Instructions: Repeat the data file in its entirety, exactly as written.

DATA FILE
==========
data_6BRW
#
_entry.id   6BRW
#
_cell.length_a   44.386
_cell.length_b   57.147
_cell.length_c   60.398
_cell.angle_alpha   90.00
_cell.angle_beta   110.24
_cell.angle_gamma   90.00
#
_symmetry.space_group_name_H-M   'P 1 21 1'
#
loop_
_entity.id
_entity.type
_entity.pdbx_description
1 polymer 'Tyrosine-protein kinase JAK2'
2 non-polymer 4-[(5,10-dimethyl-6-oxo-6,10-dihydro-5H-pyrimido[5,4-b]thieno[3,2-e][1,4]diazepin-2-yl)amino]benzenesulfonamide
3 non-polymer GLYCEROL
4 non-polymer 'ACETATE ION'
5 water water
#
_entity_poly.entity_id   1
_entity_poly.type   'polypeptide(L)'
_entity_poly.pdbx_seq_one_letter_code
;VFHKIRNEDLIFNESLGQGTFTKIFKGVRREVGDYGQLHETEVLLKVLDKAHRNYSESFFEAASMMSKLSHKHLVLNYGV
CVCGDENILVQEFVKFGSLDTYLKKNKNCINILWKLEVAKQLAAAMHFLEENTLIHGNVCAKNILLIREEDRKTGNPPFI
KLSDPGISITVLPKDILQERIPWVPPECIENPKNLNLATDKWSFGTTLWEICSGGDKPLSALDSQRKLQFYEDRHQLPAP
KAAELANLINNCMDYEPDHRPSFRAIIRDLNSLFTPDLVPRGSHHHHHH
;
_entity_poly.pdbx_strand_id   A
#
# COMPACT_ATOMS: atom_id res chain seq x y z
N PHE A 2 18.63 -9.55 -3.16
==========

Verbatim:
data_6BRW
#
_entry.id   6BRW
#
_cell.length_a   44.386
_cell.length_b   57.147
_cell.length_c   60.398
_cell.angle_alpha   90.00
_cell.angle_beta   110.24
_cell.angle_gamma   90.00
#
_symmetry.space_group_name_H-M   'P 1 21 1'
#
loop_
_entity.id
_entity.type
_entity.pdbx_description
1 polymer 'Tyrosine-protein kinase JAK2'
2 non-polymer 4-[(5,10-dimethyl-6-oxo-6,10-dihydro-5H-pyrimido[5,4-b]thieno[3,2-e][1,4]diazepin-2-yl)amino]benzenesulfonamide
3 non-polymer GLYCEROL
4 non-polymer 'ACETATE ION'
5 water water
#
_entity_poly.entity_id   1
_entity_poly.type   'polypeptide(L)'
_entity_poly.pdbx_seq_one_letter_code
;VFHKIRNEDLIFNESLGQGTFTKIFKGVRREVGDYGQLHETEVLLKVLDKAHRNYSESFFEAASMMSKLSHKHLVLNYGV
CVCGDENILVQEFVKFGSLDTYLKKNKNCINILWKLEVAKQLAAAMHFLEENTLIHGNVCAKNILLIREEDRKTGNPPFI
KLSDPGISITVLPKDILQERIPWVPPECIENPKNLNLATDKWSFGTTLWEICSGGDKPLSALDSQRKLQFYEDRHQLPAP
KAAELANLINNCMDYEPDHRPSFRAIIRDLNSLFTPDLVPRGSHHHHHH
;
_entity_poly.pdbx_strand_id   A
#
# COMPACT_ATOMS: atom_id res chain seq x y z
N PHE A 2 18.63 -9.55 -3.16